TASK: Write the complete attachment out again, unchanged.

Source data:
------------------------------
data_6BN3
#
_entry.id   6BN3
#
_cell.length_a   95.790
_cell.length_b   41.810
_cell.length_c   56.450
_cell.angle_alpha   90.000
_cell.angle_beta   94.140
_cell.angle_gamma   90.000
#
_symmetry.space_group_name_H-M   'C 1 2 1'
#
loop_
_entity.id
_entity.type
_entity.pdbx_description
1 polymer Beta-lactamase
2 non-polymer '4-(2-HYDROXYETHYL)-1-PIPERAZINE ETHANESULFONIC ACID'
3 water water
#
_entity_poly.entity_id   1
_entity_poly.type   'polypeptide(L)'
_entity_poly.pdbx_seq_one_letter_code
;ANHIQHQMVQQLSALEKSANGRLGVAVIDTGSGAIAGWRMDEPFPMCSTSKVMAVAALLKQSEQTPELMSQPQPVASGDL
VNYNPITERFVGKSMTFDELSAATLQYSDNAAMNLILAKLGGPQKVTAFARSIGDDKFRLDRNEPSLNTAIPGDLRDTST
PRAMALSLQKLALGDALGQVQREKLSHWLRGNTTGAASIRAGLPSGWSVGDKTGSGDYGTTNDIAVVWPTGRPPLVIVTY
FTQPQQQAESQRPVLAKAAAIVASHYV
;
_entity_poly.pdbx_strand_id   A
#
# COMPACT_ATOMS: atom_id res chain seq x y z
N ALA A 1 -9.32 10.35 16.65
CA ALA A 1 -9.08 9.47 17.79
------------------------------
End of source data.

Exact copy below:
data_6BN3
#
_entry.id   6BN3
#
_cell.length_a   95.790
_cell.length_b   41.810
_cell.length_c   56.450
_cell.angle_alpha   90.000
_cell.angle_beta   94.140
_cell.angle_gamma   90.000
#
_symmetry.space_group_name_H-M   'C 1 2 1'
#
loop_
_entity.id
_entity.type
_entity.pdbx_description
1 polymer Beta-lactamase
2 non-polymer '4-(2-HYDROXYETHYL)-1-PIPERAZINE ETHANESULFONIC ACID'
3 water water
#
_entity_poly.entity_id   1
_entity_poly.type   'polypeptide(L)'
_entity_poly.pdbx_seq_one_letter_code
;ANHIQHQMVQQLSALEKSANGRLGVAVIDTGSGAIAGWRMDEPFPMCSTSKVMAVAALLKQSEQTPELMSQPQPVASGDL
VNYNPITERFVGKSMTFDELSAATLQYSDNAAMNLILAKLGGPQKVTAFARSIGDDKFRLDRNEPSLNTAIPGDLRDTST
PRAMALSLQKLALGDALGQVQREKLSHWLRGNTTGAASIRAGLPSGWSVGDKTGSGDYGTTNDIAVVWPTGRPPLVIVTY
FTQPQQQAESQRPVLAKAAAIVASHYV
;
_entity_poly.pdbx_strand_id   A
#
# COMPACT_ATOMS: atom_id res chain seq x y z
N ALA A 1 -9.32 10.35 16.65
CA ALA A 1 -9.08 9.47 17.79